the five love languages for children

Did you know that different things make different people feel loved. In their book “the Five love languages of Children” (5LLOC ) by Ross Campbell and Gary Chapman identify affirming words, affectionate touch, 1-2-1 time, thoughtful presents and kind actions.

We had a great time discussing all of these in a recent parenting course based on the Holy Trinity Brompton material. Here are some quotes and notes from the evening:

Every child has an emotional tank, a place of emotional strength that can fuel him through the challenging days of childhood and adolescence. Just as cars are powered by reserves in the gas tank, our children are fuelled from their emotional tanks. We must fill our children’s emotional tanks for them to operate as they should and reach their potentialBy speaking your child’s own love language, you can fill his ‘emotional tank’ with love 5LLOC

 

Affirming words:

Each human being is special. They are wonderfully made in the image of God for a relationship with him. Children need to know that they are special and that they are loved. They will hear so many negative things as they grow up so it’s so vital a solid foundation and framework of truth is put in place.

 

Affectionate touch

Virginia Satir, a family therapist who spent a life time looking at family dynamics found that we need 4 hugs a day for survival, 8 hugs for maintenance and 12 hugs for growth. Of course some children might prefer a good wrestling match than a hug but the principle is the same.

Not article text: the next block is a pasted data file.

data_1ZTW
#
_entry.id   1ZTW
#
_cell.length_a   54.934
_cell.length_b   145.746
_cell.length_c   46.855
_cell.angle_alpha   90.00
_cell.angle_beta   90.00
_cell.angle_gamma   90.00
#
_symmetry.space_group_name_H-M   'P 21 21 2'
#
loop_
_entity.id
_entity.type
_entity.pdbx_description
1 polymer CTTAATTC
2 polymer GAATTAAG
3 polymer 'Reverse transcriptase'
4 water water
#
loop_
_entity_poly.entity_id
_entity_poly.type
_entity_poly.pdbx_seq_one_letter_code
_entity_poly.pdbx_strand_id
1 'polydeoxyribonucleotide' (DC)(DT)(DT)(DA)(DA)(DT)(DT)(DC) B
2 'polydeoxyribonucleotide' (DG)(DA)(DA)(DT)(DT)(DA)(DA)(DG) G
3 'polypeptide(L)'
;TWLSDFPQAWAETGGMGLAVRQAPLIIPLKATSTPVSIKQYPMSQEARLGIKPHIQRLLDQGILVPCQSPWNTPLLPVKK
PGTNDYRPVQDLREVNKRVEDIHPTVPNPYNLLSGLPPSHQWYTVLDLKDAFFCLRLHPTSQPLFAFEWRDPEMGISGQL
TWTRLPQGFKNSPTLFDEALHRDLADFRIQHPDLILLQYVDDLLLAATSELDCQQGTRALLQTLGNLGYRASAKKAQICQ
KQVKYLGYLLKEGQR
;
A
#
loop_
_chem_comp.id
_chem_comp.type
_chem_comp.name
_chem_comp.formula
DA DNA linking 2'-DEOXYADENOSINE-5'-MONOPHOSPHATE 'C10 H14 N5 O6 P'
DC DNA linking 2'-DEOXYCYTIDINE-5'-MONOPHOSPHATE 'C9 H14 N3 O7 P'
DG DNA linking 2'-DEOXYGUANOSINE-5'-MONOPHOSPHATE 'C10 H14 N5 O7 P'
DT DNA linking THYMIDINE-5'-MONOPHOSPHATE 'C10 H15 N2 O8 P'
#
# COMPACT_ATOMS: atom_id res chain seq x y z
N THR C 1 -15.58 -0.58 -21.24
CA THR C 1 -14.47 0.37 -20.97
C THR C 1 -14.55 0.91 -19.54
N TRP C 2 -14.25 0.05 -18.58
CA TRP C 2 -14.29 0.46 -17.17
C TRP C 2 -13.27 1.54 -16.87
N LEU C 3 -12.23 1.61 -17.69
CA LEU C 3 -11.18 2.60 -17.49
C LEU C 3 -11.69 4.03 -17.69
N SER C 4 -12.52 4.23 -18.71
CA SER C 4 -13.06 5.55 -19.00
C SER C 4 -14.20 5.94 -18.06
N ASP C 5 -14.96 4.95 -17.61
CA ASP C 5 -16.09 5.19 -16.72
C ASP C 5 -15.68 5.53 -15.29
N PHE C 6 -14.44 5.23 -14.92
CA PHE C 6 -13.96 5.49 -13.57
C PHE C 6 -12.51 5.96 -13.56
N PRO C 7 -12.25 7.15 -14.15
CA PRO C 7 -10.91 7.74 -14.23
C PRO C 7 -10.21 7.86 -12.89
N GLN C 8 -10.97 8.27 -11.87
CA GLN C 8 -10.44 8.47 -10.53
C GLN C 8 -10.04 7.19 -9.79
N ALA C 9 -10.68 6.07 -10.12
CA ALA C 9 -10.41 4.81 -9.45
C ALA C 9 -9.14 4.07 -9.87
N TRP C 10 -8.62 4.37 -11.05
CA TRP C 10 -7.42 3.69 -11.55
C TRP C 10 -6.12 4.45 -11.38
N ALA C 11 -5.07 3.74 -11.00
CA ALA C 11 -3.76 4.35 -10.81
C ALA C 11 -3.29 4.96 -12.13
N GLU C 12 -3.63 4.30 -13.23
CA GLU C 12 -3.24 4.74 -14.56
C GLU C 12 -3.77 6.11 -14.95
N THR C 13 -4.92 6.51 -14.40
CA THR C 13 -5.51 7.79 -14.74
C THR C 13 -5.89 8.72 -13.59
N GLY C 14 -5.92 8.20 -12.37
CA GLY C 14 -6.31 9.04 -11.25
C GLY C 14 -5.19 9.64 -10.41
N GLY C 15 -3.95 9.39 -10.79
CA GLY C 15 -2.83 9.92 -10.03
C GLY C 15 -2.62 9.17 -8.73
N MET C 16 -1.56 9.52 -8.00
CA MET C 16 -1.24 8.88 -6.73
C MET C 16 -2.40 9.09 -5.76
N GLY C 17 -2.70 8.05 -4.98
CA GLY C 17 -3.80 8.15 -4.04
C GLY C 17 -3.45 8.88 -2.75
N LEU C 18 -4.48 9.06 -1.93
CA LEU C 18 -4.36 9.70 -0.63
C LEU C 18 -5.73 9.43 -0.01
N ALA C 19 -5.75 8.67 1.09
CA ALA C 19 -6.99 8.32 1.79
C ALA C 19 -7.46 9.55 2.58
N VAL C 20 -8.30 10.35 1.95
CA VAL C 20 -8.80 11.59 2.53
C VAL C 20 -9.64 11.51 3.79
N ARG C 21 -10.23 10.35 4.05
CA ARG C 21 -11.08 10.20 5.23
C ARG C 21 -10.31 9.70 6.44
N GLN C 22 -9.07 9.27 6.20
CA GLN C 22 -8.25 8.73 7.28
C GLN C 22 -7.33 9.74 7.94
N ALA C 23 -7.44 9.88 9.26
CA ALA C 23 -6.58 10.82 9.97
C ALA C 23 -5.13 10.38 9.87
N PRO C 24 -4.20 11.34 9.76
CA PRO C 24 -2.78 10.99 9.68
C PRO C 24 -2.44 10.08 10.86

One 2 one time

If we don’t give children our attention they can try to get it through behaving badly. Extraordinary though it may seem, some would rather be told off than ignored.

“One to one time is giving a child our full, undivided attention in such a way that he feels without doubt that he’s completely loved. It makes a child feel he is the most important person in the world in his parents’ eyes” 5LLOC

“When we listen with our eyes we are saying you are special to me.” Rob Parsons.

 

Thoughtful presents

Giving presents is not necessarily giving into a materialistic culture. While they do not make up for a lack in any of the other love languages, and should never be used to manipulate or buy affection, presents are a powerful way of expressing love. After all God so loved the world that he gave his only son. And we also get the gift of the Holy Spirit. Jesus says “Freely you have received, so freely give”. Giving is good.

 

Kind actions

Parents do lots for their children but knowing how important this love language is can energise even the most mundane chores and make sure we do them with the right attitude. Loving our children in this was also helps them be both thankful for the things done for them, and responsible in serving others. After all being thankful is an expression of true appreciation, and its ultimately better to give than receive.

 

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